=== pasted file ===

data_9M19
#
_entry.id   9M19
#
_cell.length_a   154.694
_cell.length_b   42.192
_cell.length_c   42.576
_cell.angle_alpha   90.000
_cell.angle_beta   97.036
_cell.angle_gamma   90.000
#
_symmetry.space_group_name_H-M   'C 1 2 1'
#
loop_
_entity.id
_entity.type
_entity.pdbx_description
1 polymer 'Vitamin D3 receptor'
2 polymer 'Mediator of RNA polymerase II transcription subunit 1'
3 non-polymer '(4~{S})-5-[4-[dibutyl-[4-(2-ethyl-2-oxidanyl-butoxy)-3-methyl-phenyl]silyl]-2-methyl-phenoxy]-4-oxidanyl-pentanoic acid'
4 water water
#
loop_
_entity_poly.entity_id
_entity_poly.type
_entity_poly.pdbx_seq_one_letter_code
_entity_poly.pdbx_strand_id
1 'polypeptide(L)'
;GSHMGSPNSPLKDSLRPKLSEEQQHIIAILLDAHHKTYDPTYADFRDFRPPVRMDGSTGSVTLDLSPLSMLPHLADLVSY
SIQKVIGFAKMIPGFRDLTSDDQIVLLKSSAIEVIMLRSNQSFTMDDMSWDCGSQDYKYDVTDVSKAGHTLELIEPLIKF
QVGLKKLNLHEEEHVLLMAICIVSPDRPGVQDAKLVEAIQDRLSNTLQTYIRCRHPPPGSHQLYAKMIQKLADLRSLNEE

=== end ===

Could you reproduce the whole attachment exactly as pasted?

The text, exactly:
data_9M19
#
_entry.id   9M19
#
_cell.length_a   154.694
_cell.length_b   42.192
_cell.length_c   42.576
_cell.angle_alpha   90.000
_cell.angle_beta   97.036
_cell.angle_gamma   90.000
#
_symmetry.space_group_name_H-M   'C 1 2 1'
#
loop_
_entity.id
_entity.type
_entity.pdbx_description
1 polymer 'Vitamin D3 receptor'
2 polymer 'Mediator of RNA polymerase II transcription subunit 1'
3 non-polymer '(4~{S})-5-[4-[dibutyl-[4-(2-ethyl-2-oxidanyl-butoxy)-3-methyl-phenyl]silyl]-2-methyl-phenoxy]-4-oxidanyl-pentanoic acid'
4 water water
#
loop_
_entity_poly.entity_id
_entity_poly.type
_entity_poly.pdbx_seq_one_letter_code
_entity_poly.pdbx_strand_id
1 'polypeptide(L)'
;GSHMGSPNSPLKDSLRPKLSEEQQHIIAILLDAHHKTYDPTYADFRDFRPPVRMDGSTGSVTLDLSPLSMLPHLADLVSY
SIQKVIGFAKMIPGFRDLTSDDQIVLLKSSAIEVIMLRSNQSFTMDDMSWDCGSQDYKYDVTDVSKAGHTLELIEPLIKF
QVGLKKLNLHEEEHVLLMAICIVSPDRPGVQDAKLVEAIQDRLSNTLQTYIRCRHPPPGSHQLYAKMIQKLADLRSLNEE